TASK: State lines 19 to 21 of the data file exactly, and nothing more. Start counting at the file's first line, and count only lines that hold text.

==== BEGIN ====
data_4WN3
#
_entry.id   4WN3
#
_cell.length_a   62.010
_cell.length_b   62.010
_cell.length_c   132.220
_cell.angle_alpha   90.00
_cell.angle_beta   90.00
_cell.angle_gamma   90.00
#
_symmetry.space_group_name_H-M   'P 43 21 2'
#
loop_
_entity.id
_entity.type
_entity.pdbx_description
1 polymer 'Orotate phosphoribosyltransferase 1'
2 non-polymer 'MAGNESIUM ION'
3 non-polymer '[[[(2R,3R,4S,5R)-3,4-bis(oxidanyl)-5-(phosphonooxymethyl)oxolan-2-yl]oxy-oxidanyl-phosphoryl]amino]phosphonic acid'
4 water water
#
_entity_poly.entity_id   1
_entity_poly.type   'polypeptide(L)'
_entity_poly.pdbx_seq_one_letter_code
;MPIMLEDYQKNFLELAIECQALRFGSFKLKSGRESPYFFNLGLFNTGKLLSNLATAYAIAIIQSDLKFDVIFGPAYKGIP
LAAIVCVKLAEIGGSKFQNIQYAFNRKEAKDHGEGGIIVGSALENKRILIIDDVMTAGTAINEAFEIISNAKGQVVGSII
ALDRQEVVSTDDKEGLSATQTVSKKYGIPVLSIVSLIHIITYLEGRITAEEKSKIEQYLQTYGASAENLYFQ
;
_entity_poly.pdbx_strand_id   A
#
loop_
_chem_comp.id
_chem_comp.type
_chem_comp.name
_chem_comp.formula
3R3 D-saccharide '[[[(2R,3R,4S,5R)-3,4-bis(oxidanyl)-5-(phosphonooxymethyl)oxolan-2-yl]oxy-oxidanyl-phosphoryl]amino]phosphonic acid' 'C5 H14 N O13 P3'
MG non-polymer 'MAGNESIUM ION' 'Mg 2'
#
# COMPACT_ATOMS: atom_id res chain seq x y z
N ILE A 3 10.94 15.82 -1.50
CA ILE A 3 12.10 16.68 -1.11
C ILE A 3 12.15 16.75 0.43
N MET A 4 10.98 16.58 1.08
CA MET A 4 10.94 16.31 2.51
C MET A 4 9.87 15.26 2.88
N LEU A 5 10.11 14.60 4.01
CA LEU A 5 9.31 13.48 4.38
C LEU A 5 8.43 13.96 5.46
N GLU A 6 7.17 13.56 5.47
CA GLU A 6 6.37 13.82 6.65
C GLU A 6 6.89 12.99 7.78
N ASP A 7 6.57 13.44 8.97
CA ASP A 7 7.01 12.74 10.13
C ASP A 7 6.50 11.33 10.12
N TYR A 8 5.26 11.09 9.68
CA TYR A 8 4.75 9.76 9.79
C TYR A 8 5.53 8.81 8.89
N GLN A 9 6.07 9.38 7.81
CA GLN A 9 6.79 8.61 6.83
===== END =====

2 non-polymer 'MAGNESIUM ION'
3 non-polymer '[[[(2R,3R,4S,5R)-3,4-bis(oxidanyl)-5-(phosphonooxymethyl)oxolan-2-yl]oxy-oxidanyl-phosphoryl]amino]phosphonic acid'
4 water water